“For The Birds”article: EXAMINER NEWS, Westchester, NY – November 2012
Talking (Wild) Turkey: The Grand Comeback of American’s Biggest Game Bird
By Brian Kluepfel
Prior to Europeans’ arrival on these shores, flocks of wild turkeys patrolled the Americas from modern-day southern Canada to central Mexico. Benjamin Franklin admired the “respectable ” bird so much he fancied it over the bald eagle as the national symbol. John James Audubon himself kept one as a pet, and the first illustration in his historic print series “The Birds of American” was none other than a wild turkey.
However, during Audubon’s time and into the early 20th century, zealous hunting and habitat destruction drove the wild turkey to the brink of elimination; by 1844 they had been extirpated in New York and many other states, Franklin’s candidate and the apply of Audubon’s eye was quickly becoming a historical footnote, perhaps to follow the passenger pigeon and the Carolina parakeet onto the avian disappeared list.
But where humankind had wrought havoc, it also brought a sort of salvation. President Theodore Roosevelt, a fine example of the overlap between conservationists and hunters’ interest, created the national park system and called the turkey ”the king of American game birds.” Various efforts were made to breed wild turkeys and relocate existing flocks, and by the 1960s a massive recovery was underway.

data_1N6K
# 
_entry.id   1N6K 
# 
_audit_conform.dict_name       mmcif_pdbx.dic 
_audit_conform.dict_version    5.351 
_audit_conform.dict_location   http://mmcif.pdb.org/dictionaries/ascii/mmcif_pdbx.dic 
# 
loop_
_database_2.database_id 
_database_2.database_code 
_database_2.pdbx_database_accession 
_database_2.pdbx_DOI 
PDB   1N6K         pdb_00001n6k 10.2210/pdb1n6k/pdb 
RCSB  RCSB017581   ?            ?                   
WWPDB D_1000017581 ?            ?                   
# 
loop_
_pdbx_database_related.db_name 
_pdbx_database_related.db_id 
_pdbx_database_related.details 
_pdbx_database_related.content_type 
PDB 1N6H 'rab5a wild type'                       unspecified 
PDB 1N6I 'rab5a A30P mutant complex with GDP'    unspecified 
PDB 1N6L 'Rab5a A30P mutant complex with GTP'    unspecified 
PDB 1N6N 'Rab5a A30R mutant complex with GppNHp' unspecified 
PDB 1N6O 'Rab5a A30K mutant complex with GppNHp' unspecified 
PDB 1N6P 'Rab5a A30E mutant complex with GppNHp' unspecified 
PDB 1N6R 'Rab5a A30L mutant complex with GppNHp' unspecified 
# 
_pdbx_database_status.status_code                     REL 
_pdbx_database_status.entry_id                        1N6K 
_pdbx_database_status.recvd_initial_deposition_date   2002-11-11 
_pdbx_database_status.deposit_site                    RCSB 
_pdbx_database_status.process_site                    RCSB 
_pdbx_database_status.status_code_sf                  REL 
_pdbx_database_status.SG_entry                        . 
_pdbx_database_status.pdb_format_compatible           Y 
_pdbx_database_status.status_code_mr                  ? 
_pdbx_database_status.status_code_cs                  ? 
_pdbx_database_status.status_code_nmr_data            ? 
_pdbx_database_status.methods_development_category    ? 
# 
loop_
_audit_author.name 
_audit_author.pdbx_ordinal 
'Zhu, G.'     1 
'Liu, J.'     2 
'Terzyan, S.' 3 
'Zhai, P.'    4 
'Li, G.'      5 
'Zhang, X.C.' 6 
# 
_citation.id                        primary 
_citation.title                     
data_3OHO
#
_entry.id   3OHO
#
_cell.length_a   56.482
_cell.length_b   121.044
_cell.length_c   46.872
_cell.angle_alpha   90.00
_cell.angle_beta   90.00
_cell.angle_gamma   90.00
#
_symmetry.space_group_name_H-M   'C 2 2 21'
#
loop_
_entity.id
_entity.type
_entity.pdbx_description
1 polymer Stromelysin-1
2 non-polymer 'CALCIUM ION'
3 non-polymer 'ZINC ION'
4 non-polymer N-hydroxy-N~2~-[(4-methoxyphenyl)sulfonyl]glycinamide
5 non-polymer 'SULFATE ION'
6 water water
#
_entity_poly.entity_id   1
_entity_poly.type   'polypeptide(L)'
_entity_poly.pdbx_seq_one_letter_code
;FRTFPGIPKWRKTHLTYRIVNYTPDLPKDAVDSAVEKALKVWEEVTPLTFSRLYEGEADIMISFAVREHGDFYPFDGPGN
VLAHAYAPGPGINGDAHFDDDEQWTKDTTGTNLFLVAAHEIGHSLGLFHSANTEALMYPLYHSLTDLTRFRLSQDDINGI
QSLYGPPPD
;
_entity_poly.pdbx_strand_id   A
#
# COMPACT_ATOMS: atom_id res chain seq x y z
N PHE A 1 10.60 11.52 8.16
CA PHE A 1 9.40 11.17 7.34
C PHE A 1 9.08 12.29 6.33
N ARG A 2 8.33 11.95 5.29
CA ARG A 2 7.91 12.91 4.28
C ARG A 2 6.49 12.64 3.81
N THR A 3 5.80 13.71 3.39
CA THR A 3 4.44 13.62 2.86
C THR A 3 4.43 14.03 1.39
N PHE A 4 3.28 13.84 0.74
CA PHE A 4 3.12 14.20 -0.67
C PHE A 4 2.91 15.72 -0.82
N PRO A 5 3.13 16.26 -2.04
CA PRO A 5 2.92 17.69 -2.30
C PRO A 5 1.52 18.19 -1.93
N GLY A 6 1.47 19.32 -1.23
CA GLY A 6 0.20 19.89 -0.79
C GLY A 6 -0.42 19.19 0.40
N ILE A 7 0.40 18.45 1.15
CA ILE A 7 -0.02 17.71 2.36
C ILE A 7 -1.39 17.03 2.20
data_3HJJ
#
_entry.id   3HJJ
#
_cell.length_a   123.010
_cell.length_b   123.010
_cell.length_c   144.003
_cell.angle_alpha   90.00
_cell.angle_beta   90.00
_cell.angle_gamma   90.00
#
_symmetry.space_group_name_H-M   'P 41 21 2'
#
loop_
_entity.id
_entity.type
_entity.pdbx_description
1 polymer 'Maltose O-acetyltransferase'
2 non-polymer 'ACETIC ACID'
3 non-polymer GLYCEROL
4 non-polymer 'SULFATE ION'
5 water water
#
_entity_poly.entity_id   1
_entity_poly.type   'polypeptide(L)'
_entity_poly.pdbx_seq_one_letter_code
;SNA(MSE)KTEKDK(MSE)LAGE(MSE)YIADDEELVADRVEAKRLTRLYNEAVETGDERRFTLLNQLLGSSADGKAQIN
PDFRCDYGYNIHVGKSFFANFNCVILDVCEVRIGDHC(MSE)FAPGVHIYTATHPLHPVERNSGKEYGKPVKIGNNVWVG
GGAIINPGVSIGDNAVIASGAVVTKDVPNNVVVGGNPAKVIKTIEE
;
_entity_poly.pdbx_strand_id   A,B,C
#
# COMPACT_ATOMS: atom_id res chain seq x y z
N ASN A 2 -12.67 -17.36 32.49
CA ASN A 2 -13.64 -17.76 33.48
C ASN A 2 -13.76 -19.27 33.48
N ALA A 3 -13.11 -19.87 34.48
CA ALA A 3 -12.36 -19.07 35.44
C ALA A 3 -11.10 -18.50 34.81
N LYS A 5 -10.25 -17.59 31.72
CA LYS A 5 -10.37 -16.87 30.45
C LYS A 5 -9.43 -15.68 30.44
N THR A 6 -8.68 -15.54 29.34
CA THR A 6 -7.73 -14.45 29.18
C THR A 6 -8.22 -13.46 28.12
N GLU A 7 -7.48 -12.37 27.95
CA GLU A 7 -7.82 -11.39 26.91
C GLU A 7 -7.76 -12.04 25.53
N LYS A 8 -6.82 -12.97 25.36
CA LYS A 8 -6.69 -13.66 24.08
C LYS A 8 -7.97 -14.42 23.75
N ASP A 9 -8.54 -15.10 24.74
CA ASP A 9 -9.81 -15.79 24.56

The colorful bird now lives in large numbers in all the lower 48 states, to the point where Alabama, Oklahoma, South Carolina and Massachusetts have named the meleagris gallopavo their state game bird — perhaps not an honor as high as state bird, but it beats the heck out of extinction. Like its rival for the United States symbol, both the wild turkey and the bald eagle are wonderful stories of species recovery.